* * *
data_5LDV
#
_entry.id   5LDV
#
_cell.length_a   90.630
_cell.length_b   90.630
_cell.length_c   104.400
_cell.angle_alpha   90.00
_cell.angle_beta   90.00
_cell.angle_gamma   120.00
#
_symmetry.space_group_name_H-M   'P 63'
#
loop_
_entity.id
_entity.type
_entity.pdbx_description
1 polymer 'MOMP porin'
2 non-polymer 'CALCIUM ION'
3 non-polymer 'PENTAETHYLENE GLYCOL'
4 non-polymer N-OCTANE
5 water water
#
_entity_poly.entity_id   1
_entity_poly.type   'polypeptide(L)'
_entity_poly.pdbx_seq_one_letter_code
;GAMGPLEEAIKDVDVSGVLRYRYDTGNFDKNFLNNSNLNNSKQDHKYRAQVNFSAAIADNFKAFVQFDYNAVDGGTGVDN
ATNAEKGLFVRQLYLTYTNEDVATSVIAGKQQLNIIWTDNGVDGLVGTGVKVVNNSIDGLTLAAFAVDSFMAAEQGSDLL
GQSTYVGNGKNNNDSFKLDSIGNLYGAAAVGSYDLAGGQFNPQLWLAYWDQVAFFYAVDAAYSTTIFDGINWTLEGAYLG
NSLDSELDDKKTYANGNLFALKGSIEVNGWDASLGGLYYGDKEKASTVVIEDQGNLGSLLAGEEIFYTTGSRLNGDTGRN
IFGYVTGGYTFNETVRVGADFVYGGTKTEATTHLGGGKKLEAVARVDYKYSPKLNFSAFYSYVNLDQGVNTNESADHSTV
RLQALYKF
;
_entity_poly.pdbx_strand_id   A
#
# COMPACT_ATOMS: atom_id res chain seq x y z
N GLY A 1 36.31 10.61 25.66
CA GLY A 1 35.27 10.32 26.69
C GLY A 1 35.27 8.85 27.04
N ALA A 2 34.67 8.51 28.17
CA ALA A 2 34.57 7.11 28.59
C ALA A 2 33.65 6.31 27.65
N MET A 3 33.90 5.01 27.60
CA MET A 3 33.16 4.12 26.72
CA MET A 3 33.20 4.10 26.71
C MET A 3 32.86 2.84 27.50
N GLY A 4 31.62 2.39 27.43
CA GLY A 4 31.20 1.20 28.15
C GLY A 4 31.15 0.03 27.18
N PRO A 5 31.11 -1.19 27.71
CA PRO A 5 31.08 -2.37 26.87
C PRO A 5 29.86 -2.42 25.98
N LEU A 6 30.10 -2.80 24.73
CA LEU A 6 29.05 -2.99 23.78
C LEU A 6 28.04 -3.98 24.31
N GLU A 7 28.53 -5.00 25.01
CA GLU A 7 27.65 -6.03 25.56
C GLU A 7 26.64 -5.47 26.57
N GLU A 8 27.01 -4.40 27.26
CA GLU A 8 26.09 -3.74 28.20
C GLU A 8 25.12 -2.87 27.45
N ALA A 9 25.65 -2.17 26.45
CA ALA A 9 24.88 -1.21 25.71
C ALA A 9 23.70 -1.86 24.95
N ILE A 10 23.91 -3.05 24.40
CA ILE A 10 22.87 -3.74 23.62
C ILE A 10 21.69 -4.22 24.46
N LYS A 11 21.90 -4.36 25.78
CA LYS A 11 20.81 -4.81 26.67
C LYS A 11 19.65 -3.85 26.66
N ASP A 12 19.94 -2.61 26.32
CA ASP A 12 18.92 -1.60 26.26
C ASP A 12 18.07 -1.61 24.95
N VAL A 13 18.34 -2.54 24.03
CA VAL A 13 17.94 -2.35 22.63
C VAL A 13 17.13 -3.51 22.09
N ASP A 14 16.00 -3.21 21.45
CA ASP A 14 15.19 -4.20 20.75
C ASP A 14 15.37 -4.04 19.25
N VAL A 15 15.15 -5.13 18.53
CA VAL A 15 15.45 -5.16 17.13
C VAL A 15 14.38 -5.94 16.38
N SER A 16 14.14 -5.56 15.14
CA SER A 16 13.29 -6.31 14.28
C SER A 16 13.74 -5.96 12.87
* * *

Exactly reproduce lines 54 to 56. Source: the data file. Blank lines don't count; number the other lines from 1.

CA LEU A 6 29.05 -2.99 23.78
C LEU A 6 28.04 -3.98 24.31
N GLU A 7 28.53 -5.00 25.01